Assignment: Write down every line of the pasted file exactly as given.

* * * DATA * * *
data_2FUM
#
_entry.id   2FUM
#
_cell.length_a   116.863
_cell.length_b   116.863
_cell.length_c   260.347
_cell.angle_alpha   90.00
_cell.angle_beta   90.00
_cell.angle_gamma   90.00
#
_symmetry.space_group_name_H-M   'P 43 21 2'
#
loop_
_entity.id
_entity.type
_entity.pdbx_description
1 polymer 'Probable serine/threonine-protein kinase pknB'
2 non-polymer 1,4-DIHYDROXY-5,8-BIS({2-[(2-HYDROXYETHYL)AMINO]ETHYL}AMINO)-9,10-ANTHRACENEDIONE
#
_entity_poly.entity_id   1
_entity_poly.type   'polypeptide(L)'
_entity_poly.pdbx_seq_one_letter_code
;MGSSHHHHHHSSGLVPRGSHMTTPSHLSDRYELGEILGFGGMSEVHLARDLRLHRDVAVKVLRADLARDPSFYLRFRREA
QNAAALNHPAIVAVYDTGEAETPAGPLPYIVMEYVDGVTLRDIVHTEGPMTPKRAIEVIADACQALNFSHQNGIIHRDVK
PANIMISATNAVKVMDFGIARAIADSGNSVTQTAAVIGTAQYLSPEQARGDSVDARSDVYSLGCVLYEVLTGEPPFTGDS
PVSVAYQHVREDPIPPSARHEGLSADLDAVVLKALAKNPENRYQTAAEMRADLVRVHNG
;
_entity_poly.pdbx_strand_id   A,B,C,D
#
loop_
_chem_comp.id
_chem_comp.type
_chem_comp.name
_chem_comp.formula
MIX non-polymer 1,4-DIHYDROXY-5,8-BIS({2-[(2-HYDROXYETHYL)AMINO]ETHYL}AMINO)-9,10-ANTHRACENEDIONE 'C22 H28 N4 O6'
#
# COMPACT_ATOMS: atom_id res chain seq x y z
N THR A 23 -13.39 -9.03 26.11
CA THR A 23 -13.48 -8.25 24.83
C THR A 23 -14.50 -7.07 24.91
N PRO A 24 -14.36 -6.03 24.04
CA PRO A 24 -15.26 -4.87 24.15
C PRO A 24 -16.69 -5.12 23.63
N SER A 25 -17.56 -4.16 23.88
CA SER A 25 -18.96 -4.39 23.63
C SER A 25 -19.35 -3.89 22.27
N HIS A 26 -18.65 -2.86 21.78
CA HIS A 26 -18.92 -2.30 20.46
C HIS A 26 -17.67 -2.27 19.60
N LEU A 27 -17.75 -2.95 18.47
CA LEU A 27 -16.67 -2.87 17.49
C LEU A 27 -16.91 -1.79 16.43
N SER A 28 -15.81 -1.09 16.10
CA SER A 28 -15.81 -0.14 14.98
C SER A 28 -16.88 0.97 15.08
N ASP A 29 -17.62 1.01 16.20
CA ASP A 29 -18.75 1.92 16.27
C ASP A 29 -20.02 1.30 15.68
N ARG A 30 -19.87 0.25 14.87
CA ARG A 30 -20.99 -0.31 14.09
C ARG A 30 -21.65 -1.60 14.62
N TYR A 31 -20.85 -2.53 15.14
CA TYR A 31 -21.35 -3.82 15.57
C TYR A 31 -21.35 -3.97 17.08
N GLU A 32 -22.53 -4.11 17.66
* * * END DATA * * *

data_2FUM
#
_entry.id   2FUM
#
_cell.length_a   116.863
_cell.length_b   116.863
_cell.length_c   260.347
_cell.angle_alpha   90.00
_cell.angle_beta   90.00
_cell.angle_gamma   90.00
#
_symmetry.space_group_name_H-M   'P 43 21 2'
#
loop_
_entity.id
_entity.type
_entity.pdbx_description
1 polymer 'Probable serine/threonine-protein kinase pknB'
2 non-polymer 1,4-DIHYDROXY-5,8-BIS({2-[(2-HYDROXYETHYL)AMINO]ETHYL}AMINO)-9,10-ANTHRACENEDIONE
#
_entity_poly.entity_id   1
_entity_poly.type   'polypeptide(L)'
_entity_poly.pdbx_seq_one_letter_code
;MGSSHHHHHHSSGLVPRGSHMTTPSHLSDRYELGEILGFGGMSEVHLARDLRLHRDVAVKVLRADLARDPSFYLRFRREA
QNAAALNHPAIVAVYDTGEAETPAGPLPYIVMEYVDGVTLRDIVHTEGPMTPKRAIEVIADACQALNFSHQNGIIHRDVK
PANIMISATNAVKVMDFGIARAIADSGNSVTQTAAVIGTAQYLSPEQARGDSVDARSDVYSLGCVLYEVLTGEPPFTGDS
PVSVAYQHVREDPIPPSARHEGLSADLDAVVLKALAKNPENRYQTAAEMRADLVRVHNG
;
_entity_poly.pdbx_strand_id   A,B,C,D
#
loop_
_chem_comp.id
_chem_comp.type
_chem_comp.name
_chem_comp.formula
MIX non-polymer 1,4-DIHYDROXY-5,8-BIS({2-[(2-HYDROXYETHYL)AMINO]ETHYL}AMINO)-9,10-ANTHRACENEDIONE 'C22 H28 N4 O6'
#
# COMPACT_ATOMS: atom_id res chain seq x y z
N THR A 23 -13.39 -9.03 26.11
CA THR A 23 -13.48 -8.25 24.83
C THR A 23 -14.50 -7.07 24.91
N PRO A 24 -14.36 -6.03 24.04
CA PRO A 24 -15.26 -4.87 24.15
C PRO A 24 -16.69 -5.12 23.63
N SER A 25 -17.56 -4.16 23.88
CA SER A 25 -18.96 -4.39 23.63
C SER A 25 -19.35 -3.89 22.27
N HIS A 26 -18.65 -2.86 21.78
CA HIS A 26 -18.92 -2.30 20.46
C HIS A 26 -17.67 -2.27 19.60
N LEU A 27 -17.75 -2.95 18.47
CA LEU A 27 -16.67 -2.87 17.49
C LEU A 27 -16.91 -1.79 16.43
N SER A 28 -15.81 -1.09 16.10
CA SER A 28 -15.81 -0.14 14.98
C SER A 28 -16.88 0.97 15.08
N ASP A 29 -17.62 1.01 16.20
CA ASP A 29 -18.75 1.92 16.27
C ASP A 29 -20.02 1.30 15.68
N ARG A 30 -19.87 0.25 14.87
CA ARG A 30 -20.99 -0.31 14.09
C ARG A 30 -21.65 -1.60 14.62
N TYR A 31 -20.85 -2.53 15.14
CA TYR A 31 -21.35 -3.82 15.57
C TYR A 31 -21.35 -3.97 17.08
N GLU A 32 -22.53 -4.11 17.66